Notable quotations from Pope John Paul II and official teachings of the Roman Catholic Church
In today's culture, the person who serves is considered inferior, but in sacred history, the servant is the one called by God to carry out a particular action of salvation and redemption.
The servant knows that he has received all he has and is. As a result, he also feels called to place what he has at the service of others.
In the Bible, service is always linked to a specific call that comes from God. For this reason, it represents the greatest fulfillment of the dignity of the creature...
In Sacred Scripture, there is a strong and clear link between service and redemption, as well as between service and suffering...
The vocation to service is invariably a vocation to take part in a most personal way in the ministry of salvation a partaking that will, among other things, be costly and painful.
In the hearts of many young people there is a natural disposition to open up to others, especially to the most needy. This makes them generous, capable of empathy, ready to forget themselves in order to put the other person ahead of their own interests.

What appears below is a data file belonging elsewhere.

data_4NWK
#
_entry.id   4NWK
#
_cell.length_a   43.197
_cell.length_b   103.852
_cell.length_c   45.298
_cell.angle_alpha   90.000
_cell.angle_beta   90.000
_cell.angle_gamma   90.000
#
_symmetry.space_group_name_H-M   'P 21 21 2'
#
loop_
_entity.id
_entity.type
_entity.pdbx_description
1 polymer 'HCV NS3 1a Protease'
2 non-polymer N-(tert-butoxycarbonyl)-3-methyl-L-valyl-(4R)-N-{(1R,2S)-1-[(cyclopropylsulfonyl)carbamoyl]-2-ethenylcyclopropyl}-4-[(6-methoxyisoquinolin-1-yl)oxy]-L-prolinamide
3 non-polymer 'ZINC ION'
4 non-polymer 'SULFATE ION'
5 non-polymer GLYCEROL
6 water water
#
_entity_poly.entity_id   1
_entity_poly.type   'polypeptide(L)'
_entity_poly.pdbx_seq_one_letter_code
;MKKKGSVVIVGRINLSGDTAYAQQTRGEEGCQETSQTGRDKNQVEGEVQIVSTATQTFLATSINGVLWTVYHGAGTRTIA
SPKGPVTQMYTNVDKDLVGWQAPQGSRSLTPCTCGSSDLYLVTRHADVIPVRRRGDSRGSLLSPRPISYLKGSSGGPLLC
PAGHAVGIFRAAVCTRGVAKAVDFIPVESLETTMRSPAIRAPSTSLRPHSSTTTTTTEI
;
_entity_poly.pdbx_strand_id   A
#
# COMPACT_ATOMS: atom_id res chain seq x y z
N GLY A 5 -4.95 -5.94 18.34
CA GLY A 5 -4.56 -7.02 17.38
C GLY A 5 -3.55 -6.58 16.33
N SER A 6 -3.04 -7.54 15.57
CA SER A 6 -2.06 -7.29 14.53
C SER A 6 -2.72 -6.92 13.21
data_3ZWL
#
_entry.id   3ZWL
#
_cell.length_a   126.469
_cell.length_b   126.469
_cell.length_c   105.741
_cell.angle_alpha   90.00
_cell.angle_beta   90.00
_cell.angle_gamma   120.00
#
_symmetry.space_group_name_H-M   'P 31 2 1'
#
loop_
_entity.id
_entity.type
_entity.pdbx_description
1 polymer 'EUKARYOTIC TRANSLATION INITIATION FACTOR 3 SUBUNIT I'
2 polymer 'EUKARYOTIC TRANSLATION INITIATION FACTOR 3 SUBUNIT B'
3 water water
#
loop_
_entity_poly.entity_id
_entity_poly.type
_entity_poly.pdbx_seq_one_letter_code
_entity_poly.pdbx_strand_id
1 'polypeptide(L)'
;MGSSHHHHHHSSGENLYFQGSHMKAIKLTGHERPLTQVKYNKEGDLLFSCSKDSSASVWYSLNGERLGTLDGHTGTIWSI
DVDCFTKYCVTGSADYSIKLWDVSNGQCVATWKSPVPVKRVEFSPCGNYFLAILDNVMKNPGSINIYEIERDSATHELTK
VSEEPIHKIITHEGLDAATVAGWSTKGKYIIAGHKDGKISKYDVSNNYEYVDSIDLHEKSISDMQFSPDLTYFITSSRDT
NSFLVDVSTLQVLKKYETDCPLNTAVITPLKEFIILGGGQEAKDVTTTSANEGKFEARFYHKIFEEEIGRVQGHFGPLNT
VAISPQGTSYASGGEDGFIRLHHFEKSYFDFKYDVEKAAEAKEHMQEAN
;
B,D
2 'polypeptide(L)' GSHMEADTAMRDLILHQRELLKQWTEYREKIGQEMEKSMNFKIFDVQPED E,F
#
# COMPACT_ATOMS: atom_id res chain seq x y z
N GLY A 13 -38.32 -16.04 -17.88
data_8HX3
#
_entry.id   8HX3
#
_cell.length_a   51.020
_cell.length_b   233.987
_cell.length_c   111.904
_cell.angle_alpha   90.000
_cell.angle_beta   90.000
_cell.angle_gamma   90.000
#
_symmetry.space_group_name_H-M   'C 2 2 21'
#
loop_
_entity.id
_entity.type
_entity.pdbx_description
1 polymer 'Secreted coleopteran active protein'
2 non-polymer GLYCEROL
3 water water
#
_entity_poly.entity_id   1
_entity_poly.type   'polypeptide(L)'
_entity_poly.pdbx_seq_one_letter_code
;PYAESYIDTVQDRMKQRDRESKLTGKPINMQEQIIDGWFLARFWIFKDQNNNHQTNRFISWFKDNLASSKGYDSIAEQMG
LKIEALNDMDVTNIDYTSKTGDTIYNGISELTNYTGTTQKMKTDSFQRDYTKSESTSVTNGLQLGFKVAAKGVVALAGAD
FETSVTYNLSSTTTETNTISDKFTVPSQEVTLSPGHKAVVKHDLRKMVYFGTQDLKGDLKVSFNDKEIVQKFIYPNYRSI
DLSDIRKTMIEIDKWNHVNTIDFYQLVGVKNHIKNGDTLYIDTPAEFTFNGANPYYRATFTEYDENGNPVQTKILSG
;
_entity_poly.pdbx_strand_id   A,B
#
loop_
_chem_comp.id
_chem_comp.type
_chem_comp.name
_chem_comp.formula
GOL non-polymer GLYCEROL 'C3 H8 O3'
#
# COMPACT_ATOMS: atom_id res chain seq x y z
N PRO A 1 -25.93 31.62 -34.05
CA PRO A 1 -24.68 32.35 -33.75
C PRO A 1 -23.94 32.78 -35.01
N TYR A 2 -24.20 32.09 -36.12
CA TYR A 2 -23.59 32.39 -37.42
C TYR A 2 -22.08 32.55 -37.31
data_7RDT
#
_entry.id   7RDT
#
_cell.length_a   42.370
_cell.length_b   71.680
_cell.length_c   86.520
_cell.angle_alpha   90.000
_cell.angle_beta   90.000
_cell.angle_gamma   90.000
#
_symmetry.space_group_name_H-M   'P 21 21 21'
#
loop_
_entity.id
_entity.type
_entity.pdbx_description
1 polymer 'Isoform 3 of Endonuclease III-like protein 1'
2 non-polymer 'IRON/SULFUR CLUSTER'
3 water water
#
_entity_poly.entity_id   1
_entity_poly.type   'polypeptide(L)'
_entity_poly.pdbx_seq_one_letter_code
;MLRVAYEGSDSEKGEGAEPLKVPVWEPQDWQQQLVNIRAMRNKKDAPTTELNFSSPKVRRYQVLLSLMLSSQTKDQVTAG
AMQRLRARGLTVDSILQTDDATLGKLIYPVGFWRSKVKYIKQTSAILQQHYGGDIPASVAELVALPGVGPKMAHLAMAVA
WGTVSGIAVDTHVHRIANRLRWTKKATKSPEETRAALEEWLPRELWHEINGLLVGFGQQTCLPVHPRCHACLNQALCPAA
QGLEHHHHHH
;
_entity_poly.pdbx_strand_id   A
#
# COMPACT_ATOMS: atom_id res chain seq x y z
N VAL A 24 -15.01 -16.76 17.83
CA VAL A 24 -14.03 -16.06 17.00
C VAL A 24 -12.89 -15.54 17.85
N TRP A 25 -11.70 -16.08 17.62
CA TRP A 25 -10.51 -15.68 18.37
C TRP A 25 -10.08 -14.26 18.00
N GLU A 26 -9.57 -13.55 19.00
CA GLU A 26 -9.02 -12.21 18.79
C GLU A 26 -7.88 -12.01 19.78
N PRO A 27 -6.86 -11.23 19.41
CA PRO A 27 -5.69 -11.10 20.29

Service is a completely natural vocation, because human beings are by nature servants, not being masters of their own lives and being in their turn, in need of the service of others.
Service shows that we are free from the intrusiveness of our own ego. It shows that we have a responsibility to other people. And service is possible for everyone, through gestures that seem small, but which are, in reality, great if they are animated by a sincere love.
True servants are humble and know how to be "useless" (cf. Lk 17:10). They do not seek egoistic benefits, but expend themselves for others, experiencing in the gift of themselves the joy of working for free.
(Source: Message for World Day of Prayer for Vocations, issued Oct. 16, 2002)
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